Finally, remember that while async communication can be less intrusive, it can also be burdensome. Overloaded inboxes or stacks of messages can pile up and there’s always the risk that something important could be lost. So be sure to prioritise your messaging, use organised channels, and don’t spam!
Boosting your Jira skills
Project management is something you’ll need to think seriously about as a senior developer. There is a wealth of tools out there to help you manage tasks, bugs and team activities. One great example is Jira, used by Klarna as well as many other high-profile organisations and businesses.
Jira is a cross-platform issue tracking platform, widely used as a project management tool. For senior developers, Jira can be your magic wand, so here are five tips to help you get the most out of it:
- Use the dashboard. Senior devs often have many projects on the go at once. You can configure Jira’s dashboard to give overviews of project status, sprint progress, stats and more, giving you all the summary information you need.
- Take advantage of roadmaps. Jira Roadmaps is a super useful feature for sharing activities, next steps, and future strategies with management. They help everyone (especially the team) never lose sight of the big picture!
- Organise with labels. Adding labels is a minor extra step in updating your tasks, but it’s time well spent. Especially with colour-coding, they can really help you to stay organised.
- Keep it simple and tidy. Configure your task forms so that you don’t log unnecessary information. And keep track of your backlog – delete old tasks that are never going to be done.
- Use bulk actions and automation. Bulk actions save time when updating things like task statuses. Better yet, you can often set up automation to handle these jobs directly, cutting out routine work.
- Leverage insights. Jira’s ‘insights’ functionality is one of a number of new tools recently introduced to help track your sprints. Use them to get a better idea of workflow and capacity.
Negotiation and better meetings
With remote working becoming more common, effective meetings are more important than ever for development teams, whether online or in-person. As a senior developer, you’ll need to take a lead role in these meetings. So it’s worth brushing up on your interpersonal skills to get the most out of them.
However well you define tasks, the human element can still complicate matters, so effective communication is essential. In meetings, be sure to check how each developer in your team is doing, whether they’re on track and if they have any problems. Be prepared to listen and hear different opinions. And if there are disagreements, ensure that concerns are addressed rather than letting frustrations stew.
Ensure that you have enough meetings to keep on top of your projects, but not too many. Time is precious and developers won’t appreciate interruptions to their coding if they think it isn’t justified. Make sure each meeting has a clear agenda and a pre-read document with key points so that everyone’s updated for the meeting. Don’t get side-tracked and stick to time, in that way you’ll help to maintain motivation and satisfaction.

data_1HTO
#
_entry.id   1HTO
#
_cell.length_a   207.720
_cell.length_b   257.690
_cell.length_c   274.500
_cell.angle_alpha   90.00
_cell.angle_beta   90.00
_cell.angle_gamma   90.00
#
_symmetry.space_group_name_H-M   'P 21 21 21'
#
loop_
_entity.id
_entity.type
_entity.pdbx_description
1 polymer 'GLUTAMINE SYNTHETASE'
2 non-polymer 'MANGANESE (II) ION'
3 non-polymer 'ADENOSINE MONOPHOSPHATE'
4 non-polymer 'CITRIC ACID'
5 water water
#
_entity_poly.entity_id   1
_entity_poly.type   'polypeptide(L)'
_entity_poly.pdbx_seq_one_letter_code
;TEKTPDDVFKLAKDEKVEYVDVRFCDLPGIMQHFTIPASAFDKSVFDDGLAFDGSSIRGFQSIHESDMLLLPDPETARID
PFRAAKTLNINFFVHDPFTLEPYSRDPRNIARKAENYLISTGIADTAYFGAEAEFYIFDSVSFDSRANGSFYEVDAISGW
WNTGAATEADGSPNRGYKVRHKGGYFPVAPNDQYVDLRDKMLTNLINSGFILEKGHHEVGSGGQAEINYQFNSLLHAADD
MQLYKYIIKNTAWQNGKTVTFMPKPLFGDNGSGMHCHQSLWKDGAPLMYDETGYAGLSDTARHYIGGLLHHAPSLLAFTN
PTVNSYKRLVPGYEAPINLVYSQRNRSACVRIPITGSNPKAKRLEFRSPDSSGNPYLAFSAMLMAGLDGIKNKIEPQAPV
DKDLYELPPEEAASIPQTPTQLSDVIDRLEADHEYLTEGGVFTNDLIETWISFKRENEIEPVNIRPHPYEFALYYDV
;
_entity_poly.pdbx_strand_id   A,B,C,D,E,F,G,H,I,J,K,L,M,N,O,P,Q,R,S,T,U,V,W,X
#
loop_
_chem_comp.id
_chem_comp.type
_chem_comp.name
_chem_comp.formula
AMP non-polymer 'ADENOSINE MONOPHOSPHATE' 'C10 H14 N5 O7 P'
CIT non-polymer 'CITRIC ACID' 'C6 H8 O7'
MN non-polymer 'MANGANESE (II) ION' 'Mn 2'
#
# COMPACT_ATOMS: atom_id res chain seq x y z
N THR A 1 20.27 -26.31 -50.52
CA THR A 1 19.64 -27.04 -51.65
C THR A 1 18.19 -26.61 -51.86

Understanding (and loving) cultures
Companies like Klarna have global reach and widely-distributed development teams. That means people from many different cultures contribute to the company’s products and services. In this context, it’s only normal to find different consumer marketplace expectations and approaches to work. Sensitivity to these differences can be a real benefit for those working in more senior roles, even where the productive work itself is ostensibly technical. So, for mid-level devs looking for career tips for their soft skills, cultural awareness ranks pretty high on the list.
Individuals are typically shaped by the intersection of several different cultural conditions. While coders tend to have a culture all their own, global diversity also means they have ties to family and society that may be highly variable within teams. Senior developers working with intercultural teams, therefore, need to take the time to learn about different life patterns across the world.
This kind of learning is not just formal. Being curious and interested can go a long way to making a positive impact with your colleagues and help to foster mutual respect. As a senior dev, you may also need to interact with managers, software suppliers and even clients internationally. In such cases, it’s vital to understand different types of communication styles and negotiating practices. But best of all, working in this way can broaden your horizons, offering a true complement to your technical interests.
Remote working is now prevalent, teams are more global and software is more deeply embedded in everyday life. That means tech cannot simply develop in a vacuum. Senior developers need a combination of hard and soft skills, enabling them to traverse human networks as well as digital systems. If you’re looking for career tips to progress as a developer, paying attention to this wider field of skills is now more vital than ever.